The daddy of survival horror returns (again) with a bang.
Resident Evil HD Remaster is a survival horror game that was originally released for the Playstation as Resident Evil (or Biohazard in Japan) and was then remade for the GameCube as Resident Evil, but stylized as REmake. The original game soon became legendary after release because it defined the survival horror genre at the time, as well as for being controversial and edgy.
It was also one of the first games to utilize pre-rendered backgrounds while characters and the objects they can interact with were real-time polygonal models. It made the experience feel more real and, at the time, these changes were almost revolutionary for the gaming industry. Of course, when talking about the original Resident Evil, one can never forget to talk about the cheesiest dialogue in-game ever.
It was so bad that it was considered good! Coming from Barry though, lines all felt like Dad jokes, you know, the kind of jokes we can only awkwardly chuckle to. Anyway the Remake changes all of that, though it still manages to give credit where credit is due here and there. From Barry referencing his quip about Jill becoming a sandwich, to him retaining his love for his custom Samurai Edge. Now that I think about it, most of the cheesy dialogue came from Barry in the first place…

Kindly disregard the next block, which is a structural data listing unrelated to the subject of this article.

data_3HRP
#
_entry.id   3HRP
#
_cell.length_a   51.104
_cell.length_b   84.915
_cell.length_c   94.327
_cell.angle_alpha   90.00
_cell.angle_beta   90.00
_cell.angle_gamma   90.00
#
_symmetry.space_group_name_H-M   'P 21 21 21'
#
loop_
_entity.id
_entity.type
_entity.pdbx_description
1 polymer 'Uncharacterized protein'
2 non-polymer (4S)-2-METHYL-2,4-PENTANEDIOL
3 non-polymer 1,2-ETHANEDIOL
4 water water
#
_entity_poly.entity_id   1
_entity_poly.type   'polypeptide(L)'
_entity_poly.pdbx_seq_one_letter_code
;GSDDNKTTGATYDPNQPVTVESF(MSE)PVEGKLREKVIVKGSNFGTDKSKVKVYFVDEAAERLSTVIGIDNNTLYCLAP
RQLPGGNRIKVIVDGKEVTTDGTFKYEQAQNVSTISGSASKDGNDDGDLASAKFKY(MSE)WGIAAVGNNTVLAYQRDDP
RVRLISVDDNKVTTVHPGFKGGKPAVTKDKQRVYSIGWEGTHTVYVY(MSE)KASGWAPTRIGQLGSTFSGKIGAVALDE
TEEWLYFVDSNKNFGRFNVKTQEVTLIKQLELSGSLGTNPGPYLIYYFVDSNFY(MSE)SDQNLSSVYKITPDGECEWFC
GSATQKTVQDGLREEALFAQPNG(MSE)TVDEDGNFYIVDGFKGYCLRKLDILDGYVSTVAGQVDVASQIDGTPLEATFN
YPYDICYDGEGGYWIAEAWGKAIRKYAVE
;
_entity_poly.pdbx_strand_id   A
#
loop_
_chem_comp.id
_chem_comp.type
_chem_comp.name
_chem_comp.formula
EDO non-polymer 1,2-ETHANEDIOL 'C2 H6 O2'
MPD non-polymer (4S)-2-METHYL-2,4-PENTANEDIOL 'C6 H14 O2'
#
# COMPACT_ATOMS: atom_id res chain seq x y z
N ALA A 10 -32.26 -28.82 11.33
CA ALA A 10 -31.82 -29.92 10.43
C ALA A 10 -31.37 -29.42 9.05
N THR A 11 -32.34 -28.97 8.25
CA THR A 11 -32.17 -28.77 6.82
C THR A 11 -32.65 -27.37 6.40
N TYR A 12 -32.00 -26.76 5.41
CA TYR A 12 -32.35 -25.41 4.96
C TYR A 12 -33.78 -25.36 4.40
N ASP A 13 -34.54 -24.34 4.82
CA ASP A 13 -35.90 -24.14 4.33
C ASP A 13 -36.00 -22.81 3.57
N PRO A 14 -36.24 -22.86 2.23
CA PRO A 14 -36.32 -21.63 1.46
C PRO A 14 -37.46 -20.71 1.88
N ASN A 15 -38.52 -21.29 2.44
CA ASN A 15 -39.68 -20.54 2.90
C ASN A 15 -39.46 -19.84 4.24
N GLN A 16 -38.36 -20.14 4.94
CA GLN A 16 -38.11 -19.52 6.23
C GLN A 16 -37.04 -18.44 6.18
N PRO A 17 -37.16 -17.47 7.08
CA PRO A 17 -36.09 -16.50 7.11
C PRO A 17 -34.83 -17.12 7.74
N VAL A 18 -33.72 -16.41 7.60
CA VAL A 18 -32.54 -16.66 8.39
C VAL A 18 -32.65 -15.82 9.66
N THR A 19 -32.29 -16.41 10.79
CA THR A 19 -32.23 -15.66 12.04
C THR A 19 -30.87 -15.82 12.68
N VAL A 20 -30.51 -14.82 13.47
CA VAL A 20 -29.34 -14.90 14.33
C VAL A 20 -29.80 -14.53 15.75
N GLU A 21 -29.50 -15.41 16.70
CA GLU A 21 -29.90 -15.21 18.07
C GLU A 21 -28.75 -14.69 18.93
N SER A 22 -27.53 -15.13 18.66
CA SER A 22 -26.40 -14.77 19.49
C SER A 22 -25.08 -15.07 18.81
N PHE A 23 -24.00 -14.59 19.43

Seriously speaking though, excepting the more obvious visual update, the original REmake brings back the discarded changes that the original game was supposed to have, such as the Real Survival mode and Invisible Enemy, while the HD Remaster (the game we’re talking about here) finally brings in the much needed online leaderboard that tracks player progress and updates them via residentevil.net, Capcom’s dedicated site for everything competitive Resident Evil.
Graphically speaking, the game looks amazing running at 60 fps and the already impressive graphics having been updated to suit the standardsof the current-gen, made the experience more enjoyable. And what an update it is, as the mansion has been given a much needed touch-up and the characters themselves have been improved. One of two playable characters (the other being Chris), Jill fell victim to this slew of updates as she was given an unnecessary… err… upgrade in the form of her brand new boob jiggle. I don’t know what Capcom was trying to achieve with this but whatever.
Anyway, seeing the touched-up pre-rendered cutscenes also felt amazing! I remember watching them during the original REmake’s release for the GameCube, and Man I never expected to see them in wide-screen format like this. Also, the items all became more detailed and were given a much-needed polish. Other than that, there are no more graphical changes from the remake worth noting but man does the game look pretty.